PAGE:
7 One main reason for this was that many of the reception stations were mobile, and it was easier to blanket the whole area than to find each one and send it a specific signal.

8 This problem extends beyond jamming, too. The complete lack of security on the early UHF transponders means that they are sometimes "borrowed" by unauthorized users. The FLTSATCOM system has had particular problems with Brazilians modifying radios to pirate their transponders.

9 My photo. If there's any confusion, it's the round thing.


  1. July 21, 2019David W said...

    Whose bright idea was it to name a satellite 'UFO'? Follow-on is clearly a backronym.

  2. July 21, 2019John Schilling said...

    At least we Americans didn't trust the command and control of our strategic assets to Skynet.

  3. July 21, 2019bean said...

    In fairness to the British, the name of their system was chosen like two decades before Terminator came out.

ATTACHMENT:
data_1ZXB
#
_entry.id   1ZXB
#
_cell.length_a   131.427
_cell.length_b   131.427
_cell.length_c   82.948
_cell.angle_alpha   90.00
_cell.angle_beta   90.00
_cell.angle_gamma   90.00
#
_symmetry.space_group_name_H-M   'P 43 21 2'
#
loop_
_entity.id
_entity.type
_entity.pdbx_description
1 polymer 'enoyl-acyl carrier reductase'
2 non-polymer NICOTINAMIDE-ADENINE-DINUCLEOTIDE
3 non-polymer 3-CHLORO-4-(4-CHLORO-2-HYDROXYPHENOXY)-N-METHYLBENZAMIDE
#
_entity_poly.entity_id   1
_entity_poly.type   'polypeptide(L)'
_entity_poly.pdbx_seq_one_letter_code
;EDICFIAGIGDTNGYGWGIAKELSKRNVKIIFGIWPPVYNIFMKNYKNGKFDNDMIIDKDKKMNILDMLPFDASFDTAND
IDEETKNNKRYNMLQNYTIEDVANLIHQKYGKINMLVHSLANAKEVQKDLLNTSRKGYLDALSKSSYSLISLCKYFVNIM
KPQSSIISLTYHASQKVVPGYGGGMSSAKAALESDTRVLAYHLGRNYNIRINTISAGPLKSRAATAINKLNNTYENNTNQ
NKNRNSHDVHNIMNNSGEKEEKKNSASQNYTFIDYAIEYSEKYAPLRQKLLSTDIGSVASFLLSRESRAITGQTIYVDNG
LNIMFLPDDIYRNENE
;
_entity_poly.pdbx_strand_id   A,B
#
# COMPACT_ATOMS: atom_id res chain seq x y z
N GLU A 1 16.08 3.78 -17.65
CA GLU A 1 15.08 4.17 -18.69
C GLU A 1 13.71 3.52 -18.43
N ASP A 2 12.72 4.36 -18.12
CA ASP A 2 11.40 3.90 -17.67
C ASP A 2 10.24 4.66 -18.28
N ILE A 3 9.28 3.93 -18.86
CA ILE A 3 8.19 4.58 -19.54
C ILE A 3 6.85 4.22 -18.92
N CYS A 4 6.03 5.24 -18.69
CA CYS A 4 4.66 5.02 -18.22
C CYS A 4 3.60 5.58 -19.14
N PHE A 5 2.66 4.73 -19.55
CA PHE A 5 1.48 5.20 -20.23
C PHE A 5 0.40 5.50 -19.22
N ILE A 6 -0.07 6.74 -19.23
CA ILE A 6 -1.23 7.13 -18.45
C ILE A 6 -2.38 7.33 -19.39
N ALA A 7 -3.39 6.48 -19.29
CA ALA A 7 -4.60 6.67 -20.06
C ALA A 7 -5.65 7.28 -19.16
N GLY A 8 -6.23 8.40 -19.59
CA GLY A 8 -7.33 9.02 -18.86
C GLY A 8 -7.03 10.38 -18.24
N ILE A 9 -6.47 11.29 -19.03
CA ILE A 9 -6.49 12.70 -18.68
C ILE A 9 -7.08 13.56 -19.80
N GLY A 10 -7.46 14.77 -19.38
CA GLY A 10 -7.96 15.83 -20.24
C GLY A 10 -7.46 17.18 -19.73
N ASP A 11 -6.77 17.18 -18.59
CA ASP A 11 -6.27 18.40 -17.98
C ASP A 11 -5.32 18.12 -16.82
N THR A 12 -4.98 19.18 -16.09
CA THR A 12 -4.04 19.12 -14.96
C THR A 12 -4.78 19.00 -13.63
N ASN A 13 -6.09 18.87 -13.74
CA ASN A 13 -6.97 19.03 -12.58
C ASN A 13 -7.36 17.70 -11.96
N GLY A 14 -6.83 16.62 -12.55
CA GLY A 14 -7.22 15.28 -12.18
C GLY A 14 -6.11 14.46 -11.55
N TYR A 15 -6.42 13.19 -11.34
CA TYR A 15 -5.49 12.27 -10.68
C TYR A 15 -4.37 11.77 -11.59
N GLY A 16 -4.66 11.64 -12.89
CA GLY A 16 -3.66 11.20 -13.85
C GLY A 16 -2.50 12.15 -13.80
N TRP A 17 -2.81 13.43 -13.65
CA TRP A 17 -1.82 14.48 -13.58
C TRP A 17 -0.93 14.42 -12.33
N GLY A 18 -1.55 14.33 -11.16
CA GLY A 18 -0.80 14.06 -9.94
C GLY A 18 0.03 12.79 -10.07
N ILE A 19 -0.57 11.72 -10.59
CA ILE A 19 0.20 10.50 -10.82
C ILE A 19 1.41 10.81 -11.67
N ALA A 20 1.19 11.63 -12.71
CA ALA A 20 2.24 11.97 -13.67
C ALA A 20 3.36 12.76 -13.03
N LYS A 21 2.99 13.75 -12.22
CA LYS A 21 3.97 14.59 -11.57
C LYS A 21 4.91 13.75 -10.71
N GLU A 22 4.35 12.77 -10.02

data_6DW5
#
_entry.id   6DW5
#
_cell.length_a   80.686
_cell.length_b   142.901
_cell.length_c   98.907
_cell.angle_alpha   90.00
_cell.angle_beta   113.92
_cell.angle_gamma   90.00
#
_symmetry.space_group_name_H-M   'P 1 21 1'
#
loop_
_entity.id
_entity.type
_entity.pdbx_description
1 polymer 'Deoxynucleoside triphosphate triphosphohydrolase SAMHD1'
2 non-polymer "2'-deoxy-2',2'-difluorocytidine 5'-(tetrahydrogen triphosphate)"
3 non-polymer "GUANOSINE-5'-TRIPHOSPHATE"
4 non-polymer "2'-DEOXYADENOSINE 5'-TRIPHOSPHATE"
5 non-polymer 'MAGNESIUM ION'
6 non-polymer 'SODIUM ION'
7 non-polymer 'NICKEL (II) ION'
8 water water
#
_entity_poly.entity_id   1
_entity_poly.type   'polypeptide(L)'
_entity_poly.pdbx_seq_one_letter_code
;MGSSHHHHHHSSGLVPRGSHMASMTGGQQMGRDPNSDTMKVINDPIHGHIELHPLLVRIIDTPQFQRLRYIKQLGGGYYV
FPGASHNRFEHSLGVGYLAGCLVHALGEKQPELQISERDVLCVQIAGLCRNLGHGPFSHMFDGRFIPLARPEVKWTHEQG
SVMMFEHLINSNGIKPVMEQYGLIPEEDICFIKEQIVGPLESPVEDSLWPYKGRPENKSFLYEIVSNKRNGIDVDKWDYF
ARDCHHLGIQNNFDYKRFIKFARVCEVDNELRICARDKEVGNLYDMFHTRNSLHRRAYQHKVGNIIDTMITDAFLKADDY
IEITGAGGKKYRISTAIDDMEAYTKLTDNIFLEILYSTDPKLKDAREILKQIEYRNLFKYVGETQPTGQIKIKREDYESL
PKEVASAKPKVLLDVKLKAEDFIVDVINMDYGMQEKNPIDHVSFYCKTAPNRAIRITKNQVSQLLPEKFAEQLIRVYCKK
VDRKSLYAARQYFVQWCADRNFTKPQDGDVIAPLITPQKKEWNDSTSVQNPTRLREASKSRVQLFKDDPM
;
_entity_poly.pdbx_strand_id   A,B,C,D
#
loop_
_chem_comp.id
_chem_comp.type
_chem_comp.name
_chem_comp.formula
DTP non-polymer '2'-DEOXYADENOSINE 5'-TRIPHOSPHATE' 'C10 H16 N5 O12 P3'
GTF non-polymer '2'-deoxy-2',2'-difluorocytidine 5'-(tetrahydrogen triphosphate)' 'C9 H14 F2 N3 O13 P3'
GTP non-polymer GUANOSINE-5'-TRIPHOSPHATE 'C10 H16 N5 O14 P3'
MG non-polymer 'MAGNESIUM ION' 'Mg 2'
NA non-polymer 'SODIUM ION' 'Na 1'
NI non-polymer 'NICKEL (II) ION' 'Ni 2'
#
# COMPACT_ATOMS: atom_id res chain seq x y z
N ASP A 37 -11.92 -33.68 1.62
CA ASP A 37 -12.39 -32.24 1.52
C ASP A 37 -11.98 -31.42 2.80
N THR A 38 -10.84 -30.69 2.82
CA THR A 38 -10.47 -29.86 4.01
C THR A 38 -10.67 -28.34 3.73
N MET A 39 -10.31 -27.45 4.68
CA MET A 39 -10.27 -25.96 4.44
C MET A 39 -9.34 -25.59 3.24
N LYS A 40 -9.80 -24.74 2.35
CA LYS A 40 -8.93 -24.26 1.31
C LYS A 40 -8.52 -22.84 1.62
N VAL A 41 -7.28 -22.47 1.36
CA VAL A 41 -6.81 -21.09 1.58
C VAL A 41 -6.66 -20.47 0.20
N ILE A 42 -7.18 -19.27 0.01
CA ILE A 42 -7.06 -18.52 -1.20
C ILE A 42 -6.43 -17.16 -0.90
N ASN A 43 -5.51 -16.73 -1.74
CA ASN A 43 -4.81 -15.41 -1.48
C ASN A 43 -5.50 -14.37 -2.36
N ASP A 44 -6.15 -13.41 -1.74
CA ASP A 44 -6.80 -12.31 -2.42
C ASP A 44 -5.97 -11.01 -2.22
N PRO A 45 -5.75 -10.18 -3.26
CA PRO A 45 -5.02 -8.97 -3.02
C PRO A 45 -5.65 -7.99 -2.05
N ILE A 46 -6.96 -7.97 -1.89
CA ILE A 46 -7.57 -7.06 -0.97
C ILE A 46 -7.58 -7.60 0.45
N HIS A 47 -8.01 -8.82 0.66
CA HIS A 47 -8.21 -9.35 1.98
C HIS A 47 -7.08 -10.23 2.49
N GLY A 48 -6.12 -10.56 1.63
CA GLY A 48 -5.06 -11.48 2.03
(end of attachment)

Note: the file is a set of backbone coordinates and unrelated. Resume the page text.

4. July 21, 2019Doctorpat said...

    How do you know your strategic assets aren't controlled by Skynet? Answer, you read it... on a computer screen.

    You only know what the matrix wants you to know.

  5. July 22, 2019Chuck said...

    Thanks for introducing me to Project West Ford (the space needles) which certainly deserves a spot the long list of "They did WHAT??", ill-considered ideas from the 50's and 60's

  6. July 23, 2019Doctorpat said...

    The space needles project (which would probably work as the basis for a techno-disaster film without 99% of the audience realising it was real) does have a fundamental flaw: There was nothing stopping the Russians from using your expensive new radio reflectors.

    "Yeah, we spent a few $Billion giving ourselves and the USSR a world wide radio communications network."

    "You mean we got one and the Soviets copied it?"


  7. July 23, 2019bean said...

    In fairness, the security on active satellites until the 80s was really bad. I haven't run across any references to the Soviets (or others) borrowing satellite time, but it could have happened. The big issue was probably coverage. That, and not irritating the US, which wouldn't be nearly as much of a concern for West Ford.

  8. July 24, 2019doctorpat said...

    The old cyberpunk books were spot-on, weren't they?